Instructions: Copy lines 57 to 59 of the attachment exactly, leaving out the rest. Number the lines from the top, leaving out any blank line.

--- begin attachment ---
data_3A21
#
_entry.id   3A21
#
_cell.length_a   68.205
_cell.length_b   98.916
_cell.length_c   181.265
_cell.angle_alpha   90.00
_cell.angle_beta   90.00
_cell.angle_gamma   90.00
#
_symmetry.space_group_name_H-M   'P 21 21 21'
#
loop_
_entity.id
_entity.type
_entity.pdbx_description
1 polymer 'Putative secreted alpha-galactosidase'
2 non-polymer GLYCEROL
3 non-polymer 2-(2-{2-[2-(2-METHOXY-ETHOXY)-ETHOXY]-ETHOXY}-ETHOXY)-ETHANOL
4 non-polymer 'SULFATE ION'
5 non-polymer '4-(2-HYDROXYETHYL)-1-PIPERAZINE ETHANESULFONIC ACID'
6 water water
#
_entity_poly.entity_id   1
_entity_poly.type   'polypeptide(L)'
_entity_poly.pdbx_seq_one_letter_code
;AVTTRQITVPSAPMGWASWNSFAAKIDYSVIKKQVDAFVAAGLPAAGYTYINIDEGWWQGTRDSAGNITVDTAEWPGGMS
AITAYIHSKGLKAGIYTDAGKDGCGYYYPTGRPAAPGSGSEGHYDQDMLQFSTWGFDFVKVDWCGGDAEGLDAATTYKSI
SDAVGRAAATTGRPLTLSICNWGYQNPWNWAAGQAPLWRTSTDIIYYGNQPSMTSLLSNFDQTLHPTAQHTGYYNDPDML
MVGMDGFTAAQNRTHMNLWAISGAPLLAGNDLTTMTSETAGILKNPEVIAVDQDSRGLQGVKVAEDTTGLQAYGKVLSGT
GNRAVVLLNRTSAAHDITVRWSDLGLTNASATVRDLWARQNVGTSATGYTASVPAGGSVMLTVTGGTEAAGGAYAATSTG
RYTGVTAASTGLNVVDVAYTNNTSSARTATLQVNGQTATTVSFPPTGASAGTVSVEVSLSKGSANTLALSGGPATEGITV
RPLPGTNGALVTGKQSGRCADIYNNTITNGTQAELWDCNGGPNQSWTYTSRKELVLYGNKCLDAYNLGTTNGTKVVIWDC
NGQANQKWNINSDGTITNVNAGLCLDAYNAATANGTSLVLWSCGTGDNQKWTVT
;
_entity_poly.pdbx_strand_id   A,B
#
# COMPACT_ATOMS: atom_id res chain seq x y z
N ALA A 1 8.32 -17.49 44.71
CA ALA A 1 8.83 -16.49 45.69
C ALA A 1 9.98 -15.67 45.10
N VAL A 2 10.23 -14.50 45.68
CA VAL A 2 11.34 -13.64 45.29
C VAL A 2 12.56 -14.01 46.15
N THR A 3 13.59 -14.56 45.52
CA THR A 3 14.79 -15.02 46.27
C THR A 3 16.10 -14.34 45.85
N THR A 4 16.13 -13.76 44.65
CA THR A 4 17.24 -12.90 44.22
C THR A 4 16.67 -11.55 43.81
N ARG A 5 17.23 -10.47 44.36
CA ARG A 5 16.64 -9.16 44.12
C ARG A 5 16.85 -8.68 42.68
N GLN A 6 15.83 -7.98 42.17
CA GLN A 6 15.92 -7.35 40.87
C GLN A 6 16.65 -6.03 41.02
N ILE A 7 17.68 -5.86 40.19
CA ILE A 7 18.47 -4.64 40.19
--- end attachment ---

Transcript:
C GLN A 6 16.65 -6.03 41.02
N ILE A 7 17.68 -5.86 40.19
CA ILE A 7 18.47 -4.64 40.19